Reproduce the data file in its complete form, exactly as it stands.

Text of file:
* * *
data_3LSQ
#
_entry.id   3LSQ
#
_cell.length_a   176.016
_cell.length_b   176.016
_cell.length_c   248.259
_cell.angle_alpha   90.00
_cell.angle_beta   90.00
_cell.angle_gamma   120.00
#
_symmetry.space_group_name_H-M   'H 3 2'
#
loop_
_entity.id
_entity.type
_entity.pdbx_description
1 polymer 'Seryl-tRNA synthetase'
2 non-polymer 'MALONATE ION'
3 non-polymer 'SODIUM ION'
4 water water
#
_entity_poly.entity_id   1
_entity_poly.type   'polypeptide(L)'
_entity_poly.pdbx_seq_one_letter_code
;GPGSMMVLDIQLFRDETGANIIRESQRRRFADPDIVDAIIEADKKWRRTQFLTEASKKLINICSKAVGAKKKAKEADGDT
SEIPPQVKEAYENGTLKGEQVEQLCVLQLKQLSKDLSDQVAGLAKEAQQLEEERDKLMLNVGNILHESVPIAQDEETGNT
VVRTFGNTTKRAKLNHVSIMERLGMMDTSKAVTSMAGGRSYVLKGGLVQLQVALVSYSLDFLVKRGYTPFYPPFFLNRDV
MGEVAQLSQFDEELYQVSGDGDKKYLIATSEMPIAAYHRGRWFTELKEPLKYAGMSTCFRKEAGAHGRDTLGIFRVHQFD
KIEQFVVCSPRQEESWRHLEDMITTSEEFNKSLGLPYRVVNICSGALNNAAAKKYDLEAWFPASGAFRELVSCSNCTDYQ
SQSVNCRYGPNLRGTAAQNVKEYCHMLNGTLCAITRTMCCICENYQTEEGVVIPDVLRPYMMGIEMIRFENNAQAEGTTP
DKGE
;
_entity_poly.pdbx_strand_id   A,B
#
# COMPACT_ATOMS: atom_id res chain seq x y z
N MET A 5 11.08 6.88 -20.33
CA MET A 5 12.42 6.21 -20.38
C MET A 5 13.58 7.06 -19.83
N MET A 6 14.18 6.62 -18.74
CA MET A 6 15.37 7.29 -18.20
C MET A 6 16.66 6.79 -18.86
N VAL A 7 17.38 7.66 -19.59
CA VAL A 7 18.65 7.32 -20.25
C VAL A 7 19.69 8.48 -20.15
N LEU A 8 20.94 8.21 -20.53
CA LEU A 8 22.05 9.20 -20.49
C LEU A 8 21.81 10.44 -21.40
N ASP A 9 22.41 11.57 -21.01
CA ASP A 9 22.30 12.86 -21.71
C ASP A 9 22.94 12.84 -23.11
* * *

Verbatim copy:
data_3LSQ
#
_entry.id   3LSQ
#
_cell.length_a   176.016
_cell.length_b   176.016
_cell.length_c   248.259
_cell.angle_alpha   90.00
_cell.angle_beta   90.00
_cell.angle_gamma   120.00
#
_symmetry.space_group_name_H-M   'H 3 2'
#
loop_
_entity.id
_entity.type
_entity.pdbx_description
1 polymer 'Seryl-tRNA synthetase'
2 non-polymer 'MALONATE ION'
3 non-polymer 'SODIUM ION'
4 water water
#
_entity_poly.entity_id   1
_entity_poly.type   'polypeptide(L)'
_entity_poly.pdbx_seq_one_letter_code
;GPGSMMVLDIQLFRDETGANIIRESQRRRFADPDIVDAIIEADKKWRRTQFLTEASKKLINICSKAVGAKKKAKEADGDT
SEIPPQVKEAYENGTLKGEQVEQLCVLQLKQLSKDLSDQVAGLAKEAQQLEEERDKLMLNVGNILHESVPIAQDEETGNT
VVRTFGNTTKRAKLNHVSIMERLGMMDTSKAVTSMAGGRSYVLKGGLVQLQVALVSYSLDFLVKRGYTPFYPPFFLNRDV
MGEVAQLSQFDEELYQVSGDGDKKYLIATSEMPIAAYHRGRWFTELKEPLKYAGMSTCFRKEAGAHGRDTLGIFRVHQFD
KIEQFVVCSPRQEESWRHLEDMITTSEEFNKSLGLPYRVVNICSGALNNAAAKKYDLEAWFPASGAFRELVSCSNCTDYQ
SQSVNCRYGPNLRGTAAQNVKEYCHMLNGTLCAITRTMCCICENYQTEEGVVIPDVLRPYMMGIEMIRFENNAQAEGTTP
DKGE
;
_entity_poly.pdbx_strand_id   A,B
#
# COMPACT_ATOMS: atom_id res chain seq x y z
N MET A 5 11.08 6.88 -20.33
CA MET A 5 12.42 6.21 -20.38
C MET A 5 13.58 7.06 -19.83
N MET A 6 14.18 6.62 -18.74
CA MET A 6 15.37 7.29 -18.20
C MET A 6 16.66 6.79 -18.86
N VAL A 7 17.38 7.66 -19.59
CA VAL A 7 18.65 7.32 -20.25
C VAL A 7 19.69 8.48 -20.15
N LEU A 8 20.94 8.21 -20.53
CA LEU A 8 22.05 9.20 -20.49
C LEU A 8 21.81 10.44 -21.40
N ASP A 9 22.41 11.57 -21.01
CA ASP A 9 22.30 12.86 -21.71
C ASP A 9 22.94 12.84 -23.11